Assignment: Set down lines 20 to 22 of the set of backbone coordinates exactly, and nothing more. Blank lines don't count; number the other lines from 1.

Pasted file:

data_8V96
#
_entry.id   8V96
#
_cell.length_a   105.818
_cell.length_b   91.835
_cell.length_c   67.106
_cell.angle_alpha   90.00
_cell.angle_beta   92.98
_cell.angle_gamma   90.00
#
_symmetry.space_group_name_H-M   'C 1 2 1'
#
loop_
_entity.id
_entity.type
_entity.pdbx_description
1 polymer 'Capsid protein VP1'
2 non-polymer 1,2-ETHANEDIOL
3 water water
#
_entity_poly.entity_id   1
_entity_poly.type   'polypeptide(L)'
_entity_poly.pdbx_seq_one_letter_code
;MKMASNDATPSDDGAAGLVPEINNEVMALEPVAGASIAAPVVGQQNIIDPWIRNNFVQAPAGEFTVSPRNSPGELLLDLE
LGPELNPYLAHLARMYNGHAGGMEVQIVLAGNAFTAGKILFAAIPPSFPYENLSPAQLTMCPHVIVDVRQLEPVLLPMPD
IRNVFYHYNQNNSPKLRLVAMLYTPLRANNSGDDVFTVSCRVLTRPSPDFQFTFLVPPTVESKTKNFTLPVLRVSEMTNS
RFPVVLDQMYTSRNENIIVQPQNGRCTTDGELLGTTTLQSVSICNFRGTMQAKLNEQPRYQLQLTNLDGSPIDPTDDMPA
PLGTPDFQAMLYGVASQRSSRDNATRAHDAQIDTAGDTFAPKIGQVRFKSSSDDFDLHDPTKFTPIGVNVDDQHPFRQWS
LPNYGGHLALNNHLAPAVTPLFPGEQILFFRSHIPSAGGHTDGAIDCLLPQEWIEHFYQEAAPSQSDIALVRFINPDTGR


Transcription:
3 water water
#
_entity_poly.entity_id   1